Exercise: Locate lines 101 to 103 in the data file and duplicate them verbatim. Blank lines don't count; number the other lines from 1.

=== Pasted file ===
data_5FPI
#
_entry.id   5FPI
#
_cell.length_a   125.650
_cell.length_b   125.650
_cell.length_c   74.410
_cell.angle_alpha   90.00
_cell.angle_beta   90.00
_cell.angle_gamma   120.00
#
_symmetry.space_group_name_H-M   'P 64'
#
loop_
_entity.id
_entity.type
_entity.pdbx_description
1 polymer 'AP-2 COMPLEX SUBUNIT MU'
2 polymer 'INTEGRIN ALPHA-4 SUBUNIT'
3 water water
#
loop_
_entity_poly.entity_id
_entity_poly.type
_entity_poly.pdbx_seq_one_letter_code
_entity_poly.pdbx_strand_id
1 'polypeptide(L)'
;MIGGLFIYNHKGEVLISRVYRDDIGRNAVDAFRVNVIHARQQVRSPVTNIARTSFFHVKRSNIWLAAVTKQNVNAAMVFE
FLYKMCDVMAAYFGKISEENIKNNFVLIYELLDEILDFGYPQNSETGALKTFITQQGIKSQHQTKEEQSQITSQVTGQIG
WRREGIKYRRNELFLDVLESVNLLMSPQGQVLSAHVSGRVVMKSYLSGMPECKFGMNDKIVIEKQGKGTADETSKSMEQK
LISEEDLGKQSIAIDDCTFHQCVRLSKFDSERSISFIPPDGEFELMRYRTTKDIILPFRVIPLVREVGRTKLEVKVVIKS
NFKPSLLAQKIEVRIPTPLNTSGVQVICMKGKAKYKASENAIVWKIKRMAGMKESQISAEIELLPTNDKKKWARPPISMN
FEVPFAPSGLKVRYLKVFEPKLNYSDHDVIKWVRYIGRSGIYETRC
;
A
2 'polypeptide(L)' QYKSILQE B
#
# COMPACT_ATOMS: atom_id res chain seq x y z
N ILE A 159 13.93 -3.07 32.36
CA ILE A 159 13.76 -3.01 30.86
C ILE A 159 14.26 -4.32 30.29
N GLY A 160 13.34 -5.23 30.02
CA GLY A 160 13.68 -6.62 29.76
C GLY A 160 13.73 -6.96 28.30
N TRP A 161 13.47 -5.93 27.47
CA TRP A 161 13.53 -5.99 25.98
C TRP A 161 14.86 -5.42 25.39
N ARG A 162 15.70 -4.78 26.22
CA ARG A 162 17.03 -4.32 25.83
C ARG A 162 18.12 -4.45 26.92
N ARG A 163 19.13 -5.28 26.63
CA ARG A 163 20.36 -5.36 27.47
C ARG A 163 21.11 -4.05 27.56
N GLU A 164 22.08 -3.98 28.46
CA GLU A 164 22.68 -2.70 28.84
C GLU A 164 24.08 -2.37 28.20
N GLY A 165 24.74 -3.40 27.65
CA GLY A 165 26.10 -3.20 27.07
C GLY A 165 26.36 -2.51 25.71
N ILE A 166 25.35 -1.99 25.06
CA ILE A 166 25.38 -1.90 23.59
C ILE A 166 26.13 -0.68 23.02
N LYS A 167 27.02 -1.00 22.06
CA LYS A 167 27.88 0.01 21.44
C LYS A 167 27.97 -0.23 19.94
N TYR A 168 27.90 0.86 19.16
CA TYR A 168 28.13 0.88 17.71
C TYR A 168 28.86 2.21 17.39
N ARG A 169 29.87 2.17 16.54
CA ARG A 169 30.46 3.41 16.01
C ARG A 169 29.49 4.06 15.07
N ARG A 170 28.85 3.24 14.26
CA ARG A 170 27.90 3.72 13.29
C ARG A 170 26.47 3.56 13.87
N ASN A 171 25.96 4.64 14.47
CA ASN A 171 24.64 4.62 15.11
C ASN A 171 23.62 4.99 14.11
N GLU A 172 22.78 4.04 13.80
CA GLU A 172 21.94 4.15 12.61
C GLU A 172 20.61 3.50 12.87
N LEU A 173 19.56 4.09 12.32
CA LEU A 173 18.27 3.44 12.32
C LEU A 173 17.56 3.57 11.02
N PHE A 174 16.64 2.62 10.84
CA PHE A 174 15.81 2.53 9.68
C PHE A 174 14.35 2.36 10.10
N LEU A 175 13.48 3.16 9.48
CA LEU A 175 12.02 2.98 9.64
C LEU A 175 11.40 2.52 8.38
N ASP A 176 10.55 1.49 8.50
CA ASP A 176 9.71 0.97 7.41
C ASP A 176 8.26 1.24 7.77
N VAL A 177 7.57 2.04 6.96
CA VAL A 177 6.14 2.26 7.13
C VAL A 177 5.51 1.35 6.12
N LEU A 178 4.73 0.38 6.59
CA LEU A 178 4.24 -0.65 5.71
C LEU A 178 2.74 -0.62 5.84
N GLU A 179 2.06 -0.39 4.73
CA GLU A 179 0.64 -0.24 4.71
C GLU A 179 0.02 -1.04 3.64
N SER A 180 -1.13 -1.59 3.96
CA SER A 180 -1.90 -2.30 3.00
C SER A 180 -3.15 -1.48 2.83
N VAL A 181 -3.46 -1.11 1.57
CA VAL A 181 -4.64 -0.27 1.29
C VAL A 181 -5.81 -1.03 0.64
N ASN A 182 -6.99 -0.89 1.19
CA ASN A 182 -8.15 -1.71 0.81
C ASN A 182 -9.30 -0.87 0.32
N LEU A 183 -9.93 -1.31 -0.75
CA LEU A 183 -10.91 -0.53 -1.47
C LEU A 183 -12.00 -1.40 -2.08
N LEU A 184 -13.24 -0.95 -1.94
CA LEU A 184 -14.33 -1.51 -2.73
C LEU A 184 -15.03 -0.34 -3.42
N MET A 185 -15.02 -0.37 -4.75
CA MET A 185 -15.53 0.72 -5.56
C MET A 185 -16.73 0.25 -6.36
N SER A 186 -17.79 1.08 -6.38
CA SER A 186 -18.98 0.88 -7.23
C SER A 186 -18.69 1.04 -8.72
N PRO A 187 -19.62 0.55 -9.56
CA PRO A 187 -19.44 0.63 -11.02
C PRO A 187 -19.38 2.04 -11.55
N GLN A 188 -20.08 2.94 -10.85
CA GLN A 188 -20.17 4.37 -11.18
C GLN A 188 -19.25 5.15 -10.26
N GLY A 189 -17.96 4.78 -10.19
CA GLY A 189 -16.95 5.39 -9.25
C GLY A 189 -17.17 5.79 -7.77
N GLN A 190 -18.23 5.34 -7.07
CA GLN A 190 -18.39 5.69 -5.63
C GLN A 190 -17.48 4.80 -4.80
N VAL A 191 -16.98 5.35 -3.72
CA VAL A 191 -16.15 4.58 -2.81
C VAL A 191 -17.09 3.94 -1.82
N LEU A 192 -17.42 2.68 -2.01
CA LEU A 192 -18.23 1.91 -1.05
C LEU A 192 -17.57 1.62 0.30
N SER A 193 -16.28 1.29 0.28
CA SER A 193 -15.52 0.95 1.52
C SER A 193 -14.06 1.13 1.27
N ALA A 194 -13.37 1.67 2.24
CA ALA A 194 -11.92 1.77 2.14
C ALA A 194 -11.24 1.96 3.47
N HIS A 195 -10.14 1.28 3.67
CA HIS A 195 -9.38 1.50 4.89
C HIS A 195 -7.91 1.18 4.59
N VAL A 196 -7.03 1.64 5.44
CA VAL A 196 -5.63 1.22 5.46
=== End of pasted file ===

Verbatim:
C GLU A 179 0.02 -1.04 3.64
N SER A 180 -1.13 -1.59 3.96
CA SER A 180 -1.90 -2.30 3.00